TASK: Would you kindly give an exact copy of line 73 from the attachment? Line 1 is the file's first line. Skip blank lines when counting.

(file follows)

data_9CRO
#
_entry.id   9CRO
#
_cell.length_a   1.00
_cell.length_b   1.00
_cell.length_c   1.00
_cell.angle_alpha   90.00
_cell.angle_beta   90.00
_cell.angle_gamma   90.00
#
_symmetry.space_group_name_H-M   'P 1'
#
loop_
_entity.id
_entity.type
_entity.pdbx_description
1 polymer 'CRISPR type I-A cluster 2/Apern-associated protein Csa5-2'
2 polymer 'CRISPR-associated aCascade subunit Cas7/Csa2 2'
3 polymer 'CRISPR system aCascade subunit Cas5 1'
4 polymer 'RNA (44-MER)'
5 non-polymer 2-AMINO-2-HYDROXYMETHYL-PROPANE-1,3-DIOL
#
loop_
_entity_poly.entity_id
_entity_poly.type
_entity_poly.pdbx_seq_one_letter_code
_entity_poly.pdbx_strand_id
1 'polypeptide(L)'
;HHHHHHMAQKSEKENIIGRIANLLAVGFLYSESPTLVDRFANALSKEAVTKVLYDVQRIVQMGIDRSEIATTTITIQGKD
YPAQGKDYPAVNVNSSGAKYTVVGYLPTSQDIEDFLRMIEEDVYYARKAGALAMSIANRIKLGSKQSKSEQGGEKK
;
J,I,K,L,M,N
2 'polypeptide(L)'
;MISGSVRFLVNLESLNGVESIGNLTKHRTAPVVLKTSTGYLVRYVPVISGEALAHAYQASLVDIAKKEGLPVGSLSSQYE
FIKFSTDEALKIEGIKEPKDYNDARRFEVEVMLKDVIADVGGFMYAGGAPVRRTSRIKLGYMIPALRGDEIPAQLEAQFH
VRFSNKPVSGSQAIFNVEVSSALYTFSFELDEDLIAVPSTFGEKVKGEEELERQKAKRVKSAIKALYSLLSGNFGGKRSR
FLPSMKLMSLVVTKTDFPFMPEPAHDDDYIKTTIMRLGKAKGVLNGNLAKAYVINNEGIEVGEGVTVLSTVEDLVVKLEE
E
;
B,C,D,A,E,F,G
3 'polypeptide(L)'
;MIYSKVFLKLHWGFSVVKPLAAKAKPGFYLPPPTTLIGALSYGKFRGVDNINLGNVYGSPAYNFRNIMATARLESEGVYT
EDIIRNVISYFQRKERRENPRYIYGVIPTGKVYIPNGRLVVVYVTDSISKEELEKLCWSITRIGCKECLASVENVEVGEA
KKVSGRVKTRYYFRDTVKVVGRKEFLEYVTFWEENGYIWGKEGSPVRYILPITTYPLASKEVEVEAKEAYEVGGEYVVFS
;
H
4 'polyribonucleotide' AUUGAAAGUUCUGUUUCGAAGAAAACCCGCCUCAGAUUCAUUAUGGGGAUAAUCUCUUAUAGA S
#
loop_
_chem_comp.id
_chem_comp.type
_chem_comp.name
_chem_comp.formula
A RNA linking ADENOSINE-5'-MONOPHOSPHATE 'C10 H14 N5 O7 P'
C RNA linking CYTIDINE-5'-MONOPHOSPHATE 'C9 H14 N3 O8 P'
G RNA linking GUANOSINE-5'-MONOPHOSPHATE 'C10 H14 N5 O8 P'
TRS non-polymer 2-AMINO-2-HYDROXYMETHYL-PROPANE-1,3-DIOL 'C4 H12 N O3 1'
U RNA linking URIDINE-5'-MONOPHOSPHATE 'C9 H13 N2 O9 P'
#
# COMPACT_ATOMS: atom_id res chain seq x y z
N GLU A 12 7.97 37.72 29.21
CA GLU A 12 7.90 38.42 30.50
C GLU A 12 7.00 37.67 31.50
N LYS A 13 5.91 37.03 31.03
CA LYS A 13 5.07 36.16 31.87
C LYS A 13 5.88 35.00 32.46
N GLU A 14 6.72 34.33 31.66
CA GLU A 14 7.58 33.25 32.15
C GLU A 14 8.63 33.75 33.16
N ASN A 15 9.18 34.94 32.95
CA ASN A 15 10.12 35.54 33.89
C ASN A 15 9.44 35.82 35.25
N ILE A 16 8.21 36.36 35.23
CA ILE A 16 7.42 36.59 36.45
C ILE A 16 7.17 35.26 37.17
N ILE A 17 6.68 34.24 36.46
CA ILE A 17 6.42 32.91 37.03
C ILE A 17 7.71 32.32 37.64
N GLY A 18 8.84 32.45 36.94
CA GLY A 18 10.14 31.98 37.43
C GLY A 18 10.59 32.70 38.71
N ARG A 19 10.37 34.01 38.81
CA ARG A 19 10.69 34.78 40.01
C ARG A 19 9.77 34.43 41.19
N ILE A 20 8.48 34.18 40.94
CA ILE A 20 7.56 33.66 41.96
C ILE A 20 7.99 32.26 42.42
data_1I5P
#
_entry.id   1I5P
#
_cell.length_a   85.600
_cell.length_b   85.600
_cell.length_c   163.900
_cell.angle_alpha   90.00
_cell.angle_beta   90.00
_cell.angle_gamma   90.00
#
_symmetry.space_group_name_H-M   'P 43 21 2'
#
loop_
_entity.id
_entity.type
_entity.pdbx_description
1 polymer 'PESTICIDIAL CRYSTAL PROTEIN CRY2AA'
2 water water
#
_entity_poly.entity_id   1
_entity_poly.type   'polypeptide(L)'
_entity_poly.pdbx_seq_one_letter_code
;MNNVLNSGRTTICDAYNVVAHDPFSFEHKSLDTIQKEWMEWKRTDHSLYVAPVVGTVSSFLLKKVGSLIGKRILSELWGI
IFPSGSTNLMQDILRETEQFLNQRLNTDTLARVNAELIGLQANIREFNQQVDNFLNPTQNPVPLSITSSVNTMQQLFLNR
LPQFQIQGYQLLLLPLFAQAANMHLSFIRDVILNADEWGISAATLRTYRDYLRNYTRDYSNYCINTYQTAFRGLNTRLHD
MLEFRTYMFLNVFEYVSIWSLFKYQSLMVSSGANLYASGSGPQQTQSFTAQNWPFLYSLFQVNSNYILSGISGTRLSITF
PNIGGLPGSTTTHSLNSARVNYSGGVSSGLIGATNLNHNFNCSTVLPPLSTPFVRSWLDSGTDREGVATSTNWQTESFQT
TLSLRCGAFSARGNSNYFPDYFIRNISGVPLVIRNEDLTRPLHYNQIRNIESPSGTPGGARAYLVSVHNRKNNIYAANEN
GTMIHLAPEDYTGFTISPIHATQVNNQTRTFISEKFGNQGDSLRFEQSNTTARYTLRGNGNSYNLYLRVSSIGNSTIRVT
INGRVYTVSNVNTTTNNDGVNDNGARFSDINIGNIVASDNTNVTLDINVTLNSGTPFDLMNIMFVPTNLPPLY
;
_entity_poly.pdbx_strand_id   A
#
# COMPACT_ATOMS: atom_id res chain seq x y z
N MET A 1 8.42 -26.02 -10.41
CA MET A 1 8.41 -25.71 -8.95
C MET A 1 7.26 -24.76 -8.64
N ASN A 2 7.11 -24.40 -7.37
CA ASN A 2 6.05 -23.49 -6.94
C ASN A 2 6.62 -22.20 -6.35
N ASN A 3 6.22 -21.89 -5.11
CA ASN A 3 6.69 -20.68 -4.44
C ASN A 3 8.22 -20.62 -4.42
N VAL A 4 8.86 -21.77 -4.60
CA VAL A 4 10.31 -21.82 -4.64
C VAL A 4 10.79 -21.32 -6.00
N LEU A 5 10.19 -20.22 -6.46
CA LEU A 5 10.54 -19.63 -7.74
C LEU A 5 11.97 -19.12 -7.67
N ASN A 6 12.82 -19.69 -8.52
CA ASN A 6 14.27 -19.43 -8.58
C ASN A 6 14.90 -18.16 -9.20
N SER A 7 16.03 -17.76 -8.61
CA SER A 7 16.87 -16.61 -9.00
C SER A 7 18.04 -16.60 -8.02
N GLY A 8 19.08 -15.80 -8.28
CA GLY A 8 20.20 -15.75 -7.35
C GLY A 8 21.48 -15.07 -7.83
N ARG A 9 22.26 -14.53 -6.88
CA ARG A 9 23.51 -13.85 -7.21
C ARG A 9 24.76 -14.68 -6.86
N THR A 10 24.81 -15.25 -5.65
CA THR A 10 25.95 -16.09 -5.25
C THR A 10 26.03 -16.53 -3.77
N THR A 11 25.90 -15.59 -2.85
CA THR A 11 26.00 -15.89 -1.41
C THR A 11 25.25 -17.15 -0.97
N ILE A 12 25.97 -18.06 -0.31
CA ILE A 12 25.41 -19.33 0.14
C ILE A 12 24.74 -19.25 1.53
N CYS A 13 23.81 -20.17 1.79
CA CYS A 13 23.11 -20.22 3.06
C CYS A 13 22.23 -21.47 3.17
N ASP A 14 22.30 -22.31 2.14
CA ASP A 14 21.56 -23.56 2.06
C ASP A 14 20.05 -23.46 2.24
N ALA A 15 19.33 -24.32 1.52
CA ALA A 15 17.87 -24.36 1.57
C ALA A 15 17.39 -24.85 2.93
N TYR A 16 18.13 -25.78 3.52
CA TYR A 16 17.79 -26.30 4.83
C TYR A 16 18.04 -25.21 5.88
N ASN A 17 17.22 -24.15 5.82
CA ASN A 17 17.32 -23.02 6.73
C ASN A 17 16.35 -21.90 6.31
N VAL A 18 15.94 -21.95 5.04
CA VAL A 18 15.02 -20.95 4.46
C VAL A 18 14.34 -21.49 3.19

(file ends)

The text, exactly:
C ASN A 15 9.44 35.82 35.25